A version of this article appears in the May 19 edition of Aviation Week & Space Technology.

As many general aviation aircraft owners and operators are becoming aware, ADS-B (Automatic Dependent Surveillance-Broadcast) is slowly making its way into U.S. airspace as part of the FAA’s NextGen program. By Jan. 1, 2020, all U.S. aircraft—GA and commercial—will be required to have FAA-compliant ADS-B installed in order to operate in controlled airspace. The deployment of ADS-B in the U.S. promises to de-congest airspace, enhance safety though greater pilot situational awareness and create an all-around more-efficient air traffic management system.

Unfortunately for GA aircraft owners, upgrading is not free and the fleet is way behind schedule. In March, the FAA reported that the current rule-compliant ADS-B installation rate for GA aircraft is so low that a meager 1,200 aircraft had been equipped with the mandated avionics. This confirms what many industry watchers have long suspected and should serve as a major wake-up call. 

 Some 224,000 aircraft constitute the GA fleet in the U.S. Our estimates are that 157,000 use ATC services, and are therefore the most likely candidates to upgrade with the mandated equipage. With less than six years to complete the work, more than 30,000 installations will need to occur annually, or around 120 per day when factoring in the 260 business days per year. That is 25 times the current installation rate. A train wreck is coming if on Jan. 1, 2020, tens of thousands of GA aircraft are instantly grounded. 

While the sheer volume of installations alone poses a serious threat to meeting the mandate, there is another significant factor that may threaten timely equipage: FAA Certificated Repair Station capacity. How many installations can U.S. repair stations handle during this five-year ramp-up period? 

Preliminary analysis conducted by Nexa Advisors—based on FAA Certificated Repair Station data, FAA ADS-B installation requirements, Capstone program reports and Aircraft Electronics Association repair station surveys—indicates there are about 900 FAA Certificated Repair Stations in the U.S. capable of performing ADS-B installations. Each one takes several days to several weeks to complete and certificate.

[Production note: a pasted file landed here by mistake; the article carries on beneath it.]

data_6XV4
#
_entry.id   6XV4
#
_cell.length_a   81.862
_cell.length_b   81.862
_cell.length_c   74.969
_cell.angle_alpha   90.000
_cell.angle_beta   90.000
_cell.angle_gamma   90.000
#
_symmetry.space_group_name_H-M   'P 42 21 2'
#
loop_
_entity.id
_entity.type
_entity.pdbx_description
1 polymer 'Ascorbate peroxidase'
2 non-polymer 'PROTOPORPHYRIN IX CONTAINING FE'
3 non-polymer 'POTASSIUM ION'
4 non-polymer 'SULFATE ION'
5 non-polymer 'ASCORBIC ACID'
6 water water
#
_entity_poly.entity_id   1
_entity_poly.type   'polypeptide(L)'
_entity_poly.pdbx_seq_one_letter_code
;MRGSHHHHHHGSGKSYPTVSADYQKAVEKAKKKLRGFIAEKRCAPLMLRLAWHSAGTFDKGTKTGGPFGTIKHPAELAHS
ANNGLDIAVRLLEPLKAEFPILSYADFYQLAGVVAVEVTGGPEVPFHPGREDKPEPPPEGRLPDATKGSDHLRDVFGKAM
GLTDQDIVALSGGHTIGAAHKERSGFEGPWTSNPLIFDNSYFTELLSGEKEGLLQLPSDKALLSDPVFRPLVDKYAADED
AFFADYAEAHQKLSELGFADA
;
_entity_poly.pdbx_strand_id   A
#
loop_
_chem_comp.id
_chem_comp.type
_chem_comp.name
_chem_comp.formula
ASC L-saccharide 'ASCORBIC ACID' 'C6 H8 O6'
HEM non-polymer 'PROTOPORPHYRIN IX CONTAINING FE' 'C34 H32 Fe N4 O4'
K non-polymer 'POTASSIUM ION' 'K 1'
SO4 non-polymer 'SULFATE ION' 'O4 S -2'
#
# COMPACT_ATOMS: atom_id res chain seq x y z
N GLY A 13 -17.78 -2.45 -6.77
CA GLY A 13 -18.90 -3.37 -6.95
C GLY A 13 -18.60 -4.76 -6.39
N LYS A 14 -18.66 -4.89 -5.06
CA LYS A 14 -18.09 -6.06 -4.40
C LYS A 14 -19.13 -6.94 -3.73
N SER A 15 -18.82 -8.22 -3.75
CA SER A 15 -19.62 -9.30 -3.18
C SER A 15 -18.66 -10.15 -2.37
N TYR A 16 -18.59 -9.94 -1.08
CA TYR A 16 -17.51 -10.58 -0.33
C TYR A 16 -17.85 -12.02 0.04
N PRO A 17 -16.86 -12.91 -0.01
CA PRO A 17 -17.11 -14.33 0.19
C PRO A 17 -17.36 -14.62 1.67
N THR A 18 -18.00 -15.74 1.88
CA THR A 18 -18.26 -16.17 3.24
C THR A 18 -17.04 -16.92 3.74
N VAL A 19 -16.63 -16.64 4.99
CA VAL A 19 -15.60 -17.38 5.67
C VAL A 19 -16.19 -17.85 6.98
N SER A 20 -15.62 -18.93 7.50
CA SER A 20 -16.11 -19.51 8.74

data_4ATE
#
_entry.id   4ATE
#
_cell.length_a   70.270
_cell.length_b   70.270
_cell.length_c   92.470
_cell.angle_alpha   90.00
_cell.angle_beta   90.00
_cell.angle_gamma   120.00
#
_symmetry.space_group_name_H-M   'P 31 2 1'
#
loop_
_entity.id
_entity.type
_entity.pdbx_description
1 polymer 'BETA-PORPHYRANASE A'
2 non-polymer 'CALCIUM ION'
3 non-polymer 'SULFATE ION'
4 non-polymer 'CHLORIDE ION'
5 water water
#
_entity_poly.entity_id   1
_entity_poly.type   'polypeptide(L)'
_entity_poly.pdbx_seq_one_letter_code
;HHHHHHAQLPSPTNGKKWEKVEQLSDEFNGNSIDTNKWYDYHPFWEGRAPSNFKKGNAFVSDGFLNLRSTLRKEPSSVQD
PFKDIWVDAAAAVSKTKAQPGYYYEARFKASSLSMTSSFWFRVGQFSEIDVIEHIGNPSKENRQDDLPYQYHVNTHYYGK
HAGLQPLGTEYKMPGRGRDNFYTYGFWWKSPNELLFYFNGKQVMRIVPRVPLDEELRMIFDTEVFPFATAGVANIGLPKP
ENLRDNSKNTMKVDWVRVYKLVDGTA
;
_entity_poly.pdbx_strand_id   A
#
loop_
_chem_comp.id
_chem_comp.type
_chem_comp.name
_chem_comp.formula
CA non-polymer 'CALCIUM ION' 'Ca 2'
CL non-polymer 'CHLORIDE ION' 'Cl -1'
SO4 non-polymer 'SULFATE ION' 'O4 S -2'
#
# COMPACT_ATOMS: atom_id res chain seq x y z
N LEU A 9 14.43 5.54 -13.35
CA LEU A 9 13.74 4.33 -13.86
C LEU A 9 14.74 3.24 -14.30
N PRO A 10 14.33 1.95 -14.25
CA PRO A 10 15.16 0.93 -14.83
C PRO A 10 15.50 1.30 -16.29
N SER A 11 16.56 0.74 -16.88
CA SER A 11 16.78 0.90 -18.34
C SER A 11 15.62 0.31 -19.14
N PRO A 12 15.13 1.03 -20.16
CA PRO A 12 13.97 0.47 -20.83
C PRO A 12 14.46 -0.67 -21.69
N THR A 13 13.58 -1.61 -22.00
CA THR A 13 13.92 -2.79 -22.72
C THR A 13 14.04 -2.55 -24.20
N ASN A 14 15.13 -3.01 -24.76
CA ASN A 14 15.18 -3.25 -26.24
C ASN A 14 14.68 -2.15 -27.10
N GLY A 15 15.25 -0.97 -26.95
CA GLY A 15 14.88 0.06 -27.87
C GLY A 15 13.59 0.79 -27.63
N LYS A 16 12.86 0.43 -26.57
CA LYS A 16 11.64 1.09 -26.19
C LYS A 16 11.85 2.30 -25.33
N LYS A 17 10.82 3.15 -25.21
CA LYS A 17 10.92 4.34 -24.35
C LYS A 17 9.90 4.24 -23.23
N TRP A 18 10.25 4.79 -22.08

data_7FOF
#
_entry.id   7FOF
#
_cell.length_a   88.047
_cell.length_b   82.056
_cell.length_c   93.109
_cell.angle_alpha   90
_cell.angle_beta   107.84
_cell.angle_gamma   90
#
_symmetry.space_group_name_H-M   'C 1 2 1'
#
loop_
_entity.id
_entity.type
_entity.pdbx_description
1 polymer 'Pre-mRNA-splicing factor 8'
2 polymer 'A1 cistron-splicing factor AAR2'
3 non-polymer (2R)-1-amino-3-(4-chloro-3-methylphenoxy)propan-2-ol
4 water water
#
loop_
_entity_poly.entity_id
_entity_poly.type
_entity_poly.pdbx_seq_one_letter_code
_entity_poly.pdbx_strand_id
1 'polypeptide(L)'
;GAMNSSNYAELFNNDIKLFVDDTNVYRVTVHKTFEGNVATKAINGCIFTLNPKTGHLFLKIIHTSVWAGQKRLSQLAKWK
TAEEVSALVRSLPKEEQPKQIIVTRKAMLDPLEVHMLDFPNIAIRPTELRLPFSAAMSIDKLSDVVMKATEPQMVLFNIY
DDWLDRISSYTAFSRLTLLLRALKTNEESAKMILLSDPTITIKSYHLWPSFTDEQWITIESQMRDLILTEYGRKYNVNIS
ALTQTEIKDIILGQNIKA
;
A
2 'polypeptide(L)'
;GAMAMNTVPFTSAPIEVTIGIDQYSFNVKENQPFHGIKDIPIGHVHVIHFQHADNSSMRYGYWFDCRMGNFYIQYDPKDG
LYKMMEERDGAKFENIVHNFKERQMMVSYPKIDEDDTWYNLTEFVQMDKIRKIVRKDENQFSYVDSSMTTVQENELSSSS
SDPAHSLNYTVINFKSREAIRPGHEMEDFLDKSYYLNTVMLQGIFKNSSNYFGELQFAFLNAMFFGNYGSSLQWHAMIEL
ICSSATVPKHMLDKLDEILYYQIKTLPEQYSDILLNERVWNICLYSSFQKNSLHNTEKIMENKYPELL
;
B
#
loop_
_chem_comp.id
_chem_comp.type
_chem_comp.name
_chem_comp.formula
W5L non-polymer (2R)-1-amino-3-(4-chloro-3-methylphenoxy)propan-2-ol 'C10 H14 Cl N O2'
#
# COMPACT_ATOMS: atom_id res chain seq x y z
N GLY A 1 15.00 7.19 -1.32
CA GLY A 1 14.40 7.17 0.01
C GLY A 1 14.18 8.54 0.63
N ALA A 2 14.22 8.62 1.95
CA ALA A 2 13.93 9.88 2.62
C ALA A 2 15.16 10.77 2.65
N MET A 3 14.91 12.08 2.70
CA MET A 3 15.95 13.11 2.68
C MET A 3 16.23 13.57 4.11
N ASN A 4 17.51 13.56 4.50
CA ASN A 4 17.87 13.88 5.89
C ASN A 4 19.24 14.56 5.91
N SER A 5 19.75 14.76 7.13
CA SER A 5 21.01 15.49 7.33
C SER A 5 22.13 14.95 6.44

Even with this information in hand, repair stations do many things, not just install avionics. Furthermore, the great majority of repair stations are small businesses with fewer than 10 employees, not all of them technicians. So how much time will these repair stations realistically be able to dedicate to ADS-B installations? 

As an example, assume 50% of each of the 900 repair stations’ capacity is set aside to perform ADS-B installations for the GA fleet. With a sevenday installation turnaround (60-plus labor hours per upgrade), the repair stations could collectively perform only 16,800 installations per year, which will fall short of what is required to meet the FAA deadline. This means that, without an increase in repair station capacity, only 84,000 installations can be completed in time. One out of two aircraft will not be serviced, an outcome that is totally unacceptable.

Waiting for the inevitable ADS-B ramp-up exacerbates the problem. The sooner equipage begins at a sustainable rate—25 times today’s pace—the sooner repair stations can add to their labor forces and avionics manufacturers to their production lines to meet demand.

As part of NextGen, ADS-B promises safer skies for the general aviation community. Contrary to recent statements made by general aviation leaders about progress on NextGen negating the march to privatization of FAA, there are many signs of government-inflicted trouble brewing. For example, Congress granted financial incentives for GA to begin equipping early, and entrusted FAA bureaucrats with administering this 100% private-sector-financed program in 2012. 

FAA should approve these incentives quickly by acting on any existing worthy applications, to unlock hundreds of millions of dollars of available private-sector capital that will help fulfill FAA’s own mandate. Failure to act soon could lead to a bureaucratically invented train wreck that anyone can see is coming if action is not taken now.

Michael Dyment is the founder and managing partner of Nexa Capital Partners and a general partner of the NextGen GA Fund.